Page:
I admit I am a sucker for subscription boxes. I love getting things through the post (and am lucky enough that I have lovely friends who regularly send me things!) and subscription boxes feel like a little present you buy yourself. The magpie nature of them – ooh, a box of tiny treats! – appeals, even though it’s usually that which also ends up frustrating me. The year before last I tried out several book and stationery subscription boxes, but in the end cancelled all of them because I felt like the joy of receiving a box of goodies was outweighed by adding more clutter and tat to my home. So why sign up to another?In part, for no better reason than I had insomnia and an ad for Birchbox came up on my Instagram with a special offer for 2 boxes, so on a sleep-deprived whim I signed up. In part, though, my commitment to getting out of my comfort zone hasn’t extended to my beauty routine (in which I am, to say the least, a Basic Bitch), and I thought being nudged to try some new products might be good for me. Also, I have a disproportionate love of travel sizes. Yes, my fear of commitment extends even to products (“I have to use that whole bottle?”) and while I know it’s not that environmentally friendly, it’s an indulgence I allow myself.My first delivery was this week – two boxes as per the special offer. My thoughts were initially mixed. Of course I expected to get some things that wouldn’t apply (a lipstick and a lip liner have gone into the ‘present box’ and will be added as a stocking filler to someone’s birthday or Christmas gift), but both boxes contained a hair masque, which seemed overkill. Still, there were definitely some goodies I would use: I love Nux oil, and mini mascaras and shimmery eyeshadows are very me, plus a full size shower gel won’t go amiss. And since in fairness my hair gets very little attention, maybe the hair treatments aren’t a bad idea: I tried one this morning, and my hair does feel rather silky!Will I stick with it? In truth, probably not: I’ll give it a few months then get bored or sick of my bathroom becoming cluttered, and it’ll start to feel like a pointless expense. But in the meantime, I might as well have fun experimenting. And I do so love getting a parcel…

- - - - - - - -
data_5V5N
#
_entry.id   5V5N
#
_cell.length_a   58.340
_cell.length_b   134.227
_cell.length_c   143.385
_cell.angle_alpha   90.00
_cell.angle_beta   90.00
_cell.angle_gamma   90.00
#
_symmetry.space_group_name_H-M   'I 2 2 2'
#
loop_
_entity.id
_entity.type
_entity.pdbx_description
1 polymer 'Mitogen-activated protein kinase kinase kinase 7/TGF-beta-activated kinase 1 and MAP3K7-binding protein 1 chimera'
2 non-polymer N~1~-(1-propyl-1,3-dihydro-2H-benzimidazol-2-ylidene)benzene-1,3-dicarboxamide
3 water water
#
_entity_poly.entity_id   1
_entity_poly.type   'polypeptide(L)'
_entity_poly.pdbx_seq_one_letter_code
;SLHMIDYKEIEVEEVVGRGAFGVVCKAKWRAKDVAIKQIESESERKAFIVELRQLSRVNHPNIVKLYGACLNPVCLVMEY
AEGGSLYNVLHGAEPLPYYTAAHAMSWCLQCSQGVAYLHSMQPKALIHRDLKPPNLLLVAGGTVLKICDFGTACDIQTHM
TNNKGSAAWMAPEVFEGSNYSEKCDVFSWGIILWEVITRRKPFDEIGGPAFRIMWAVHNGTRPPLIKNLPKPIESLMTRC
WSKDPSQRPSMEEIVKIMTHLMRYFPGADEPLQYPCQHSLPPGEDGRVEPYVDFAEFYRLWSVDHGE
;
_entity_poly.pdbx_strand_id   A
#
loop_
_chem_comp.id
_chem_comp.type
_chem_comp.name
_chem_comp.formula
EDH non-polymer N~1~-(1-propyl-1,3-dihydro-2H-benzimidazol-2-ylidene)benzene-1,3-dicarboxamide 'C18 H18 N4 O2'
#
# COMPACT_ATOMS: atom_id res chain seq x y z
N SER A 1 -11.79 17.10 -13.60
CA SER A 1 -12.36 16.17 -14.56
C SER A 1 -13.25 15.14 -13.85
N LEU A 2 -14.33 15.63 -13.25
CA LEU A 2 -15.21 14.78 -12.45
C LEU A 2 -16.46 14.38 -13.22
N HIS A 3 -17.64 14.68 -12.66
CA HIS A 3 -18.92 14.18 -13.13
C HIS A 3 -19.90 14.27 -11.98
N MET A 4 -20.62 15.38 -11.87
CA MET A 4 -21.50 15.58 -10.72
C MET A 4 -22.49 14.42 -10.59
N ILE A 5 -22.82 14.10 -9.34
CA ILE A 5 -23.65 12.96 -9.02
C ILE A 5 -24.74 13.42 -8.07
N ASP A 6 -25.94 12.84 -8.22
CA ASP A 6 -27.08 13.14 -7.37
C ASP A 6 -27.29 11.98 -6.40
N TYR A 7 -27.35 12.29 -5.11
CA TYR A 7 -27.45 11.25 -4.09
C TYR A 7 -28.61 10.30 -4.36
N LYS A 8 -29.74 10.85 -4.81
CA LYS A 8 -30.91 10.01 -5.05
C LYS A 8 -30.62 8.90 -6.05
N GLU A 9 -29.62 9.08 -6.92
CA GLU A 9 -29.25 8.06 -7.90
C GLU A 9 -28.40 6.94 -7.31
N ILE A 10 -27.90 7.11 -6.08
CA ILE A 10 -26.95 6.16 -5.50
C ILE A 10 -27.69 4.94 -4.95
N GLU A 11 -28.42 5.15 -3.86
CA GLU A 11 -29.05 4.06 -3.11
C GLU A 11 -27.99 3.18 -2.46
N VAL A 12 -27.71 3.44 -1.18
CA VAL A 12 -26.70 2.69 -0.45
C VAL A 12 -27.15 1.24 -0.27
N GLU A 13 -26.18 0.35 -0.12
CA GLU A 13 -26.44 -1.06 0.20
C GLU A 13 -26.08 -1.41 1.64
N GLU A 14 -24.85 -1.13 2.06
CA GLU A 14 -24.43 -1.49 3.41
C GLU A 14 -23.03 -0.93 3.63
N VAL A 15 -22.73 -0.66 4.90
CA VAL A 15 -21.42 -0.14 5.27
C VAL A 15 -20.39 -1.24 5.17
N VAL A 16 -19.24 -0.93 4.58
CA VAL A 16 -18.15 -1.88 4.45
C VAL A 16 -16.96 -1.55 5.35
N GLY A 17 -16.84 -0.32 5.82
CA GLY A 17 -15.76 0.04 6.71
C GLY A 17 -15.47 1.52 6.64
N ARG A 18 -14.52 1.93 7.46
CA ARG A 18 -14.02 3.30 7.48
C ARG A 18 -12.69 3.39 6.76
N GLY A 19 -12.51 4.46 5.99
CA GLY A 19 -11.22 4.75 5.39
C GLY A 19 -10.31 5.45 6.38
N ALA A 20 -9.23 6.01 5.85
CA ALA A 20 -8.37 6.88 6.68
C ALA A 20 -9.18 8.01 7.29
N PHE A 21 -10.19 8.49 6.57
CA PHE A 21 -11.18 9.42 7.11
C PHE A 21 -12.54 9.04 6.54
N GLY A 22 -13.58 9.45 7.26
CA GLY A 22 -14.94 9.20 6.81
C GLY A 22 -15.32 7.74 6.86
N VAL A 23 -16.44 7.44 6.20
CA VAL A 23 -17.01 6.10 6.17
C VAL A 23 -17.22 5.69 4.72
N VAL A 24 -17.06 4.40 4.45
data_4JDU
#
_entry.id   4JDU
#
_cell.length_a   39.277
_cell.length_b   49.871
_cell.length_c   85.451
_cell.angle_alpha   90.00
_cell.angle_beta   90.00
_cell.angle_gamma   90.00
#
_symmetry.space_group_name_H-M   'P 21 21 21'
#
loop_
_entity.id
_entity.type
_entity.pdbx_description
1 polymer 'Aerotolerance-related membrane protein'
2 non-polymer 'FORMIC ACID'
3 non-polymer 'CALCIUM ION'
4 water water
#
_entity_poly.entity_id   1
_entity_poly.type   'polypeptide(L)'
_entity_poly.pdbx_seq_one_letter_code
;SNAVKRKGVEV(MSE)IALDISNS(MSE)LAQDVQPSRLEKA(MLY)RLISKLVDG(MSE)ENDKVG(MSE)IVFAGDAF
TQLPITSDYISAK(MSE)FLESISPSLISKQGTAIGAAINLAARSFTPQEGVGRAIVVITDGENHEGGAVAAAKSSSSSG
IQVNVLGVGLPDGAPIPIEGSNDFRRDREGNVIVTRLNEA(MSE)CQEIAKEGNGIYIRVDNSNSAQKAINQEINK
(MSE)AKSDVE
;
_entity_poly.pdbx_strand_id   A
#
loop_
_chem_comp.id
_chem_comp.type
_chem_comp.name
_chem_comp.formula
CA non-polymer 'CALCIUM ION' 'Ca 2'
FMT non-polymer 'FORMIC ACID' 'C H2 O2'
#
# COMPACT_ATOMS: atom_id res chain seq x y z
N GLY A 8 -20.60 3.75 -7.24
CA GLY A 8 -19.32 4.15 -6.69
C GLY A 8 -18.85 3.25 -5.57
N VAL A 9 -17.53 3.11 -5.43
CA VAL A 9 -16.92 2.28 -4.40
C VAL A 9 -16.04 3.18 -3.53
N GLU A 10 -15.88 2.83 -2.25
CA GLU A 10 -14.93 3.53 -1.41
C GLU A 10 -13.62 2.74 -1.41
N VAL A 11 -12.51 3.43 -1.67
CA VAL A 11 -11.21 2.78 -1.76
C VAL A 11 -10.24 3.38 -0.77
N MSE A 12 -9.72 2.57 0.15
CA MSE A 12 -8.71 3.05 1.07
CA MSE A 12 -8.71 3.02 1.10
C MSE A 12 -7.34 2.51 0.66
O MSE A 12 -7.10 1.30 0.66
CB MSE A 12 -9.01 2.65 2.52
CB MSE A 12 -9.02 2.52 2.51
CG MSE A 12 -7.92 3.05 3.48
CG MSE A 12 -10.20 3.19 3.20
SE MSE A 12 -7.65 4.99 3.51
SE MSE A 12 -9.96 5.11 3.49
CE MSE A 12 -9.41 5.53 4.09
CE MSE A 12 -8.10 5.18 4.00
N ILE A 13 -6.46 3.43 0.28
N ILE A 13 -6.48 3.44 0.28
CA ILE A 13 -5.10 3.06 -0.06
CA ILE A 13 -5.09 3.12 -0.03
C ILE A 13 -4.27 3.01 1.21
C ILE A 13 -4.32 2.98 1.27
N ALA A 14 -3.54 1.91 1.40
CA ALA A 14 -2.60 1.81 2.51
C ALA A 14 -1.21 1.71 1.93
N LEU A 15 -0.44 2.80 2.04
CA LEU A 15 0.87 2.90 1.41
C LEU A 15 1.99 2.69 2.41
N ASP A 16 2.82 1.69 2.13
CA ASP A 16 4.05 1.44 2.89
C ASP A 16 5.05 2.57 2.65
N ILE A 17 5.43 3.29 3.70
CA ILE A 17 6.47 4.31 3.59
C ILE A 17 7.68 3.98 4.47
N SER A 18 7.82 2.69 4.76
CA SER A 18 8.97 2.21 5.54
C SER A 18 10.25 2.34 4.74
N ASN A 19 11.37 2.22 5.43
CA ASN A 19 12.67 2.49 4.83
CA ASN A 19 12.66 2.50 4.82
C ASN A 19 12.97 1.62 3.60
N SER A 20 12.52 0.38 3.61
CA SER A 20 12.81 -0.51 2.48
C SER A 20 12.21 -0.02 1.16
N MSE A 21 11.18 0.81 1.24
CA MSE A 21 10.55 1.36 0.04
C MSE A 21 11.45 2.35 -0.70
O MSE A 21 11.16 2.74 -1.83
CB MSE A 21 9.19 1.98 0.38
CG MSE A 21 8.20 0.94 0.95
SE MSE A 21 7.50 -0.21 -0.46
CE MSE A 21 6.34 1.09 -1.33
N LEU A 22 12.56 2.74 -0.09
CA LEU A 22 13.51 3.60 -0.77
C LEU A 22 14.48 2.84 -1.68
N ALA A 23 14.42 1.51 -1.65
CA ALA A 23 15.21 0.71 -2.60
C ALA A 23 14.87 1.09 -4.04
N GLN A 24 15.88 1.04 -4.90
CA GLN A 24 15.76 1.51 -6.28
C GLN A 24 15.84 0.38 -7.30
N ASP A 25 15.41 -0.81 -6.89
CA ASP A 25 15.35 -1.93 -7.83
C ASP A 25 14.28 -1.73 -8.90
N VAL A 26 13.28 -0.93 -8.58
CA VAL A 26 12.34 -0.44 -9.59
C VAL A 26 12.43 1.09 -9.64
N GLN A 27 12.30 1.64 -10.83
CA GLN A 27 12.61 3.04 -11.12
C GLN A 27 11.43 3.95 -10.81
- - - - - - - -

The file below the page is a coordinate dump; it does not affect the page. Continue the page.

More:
Tom Hiddleston in Betrayal

Yesterday I did another day trip to London to see a Betrayal in the West End (Yup, it’s insane that I can live here, and can afford to make two (advance booked, obvs) first class trips to London to the theatre a month and STILL save money on what I was paying in Brighton for rent.) I admit I booked the ticket as much out of FOMO as anything else: several of my theatre friends had seen it and seeing Tom Hiddleston seemed like the year’s ‘hot ticket’. But in truth, once I booked the ticket, the excitement started to wane: I’m ambivalent about both director Jamie Lloyd and about Pinter, and I’ve already see the play Betrayal (in the same theatre!) and I don’t love it as a play.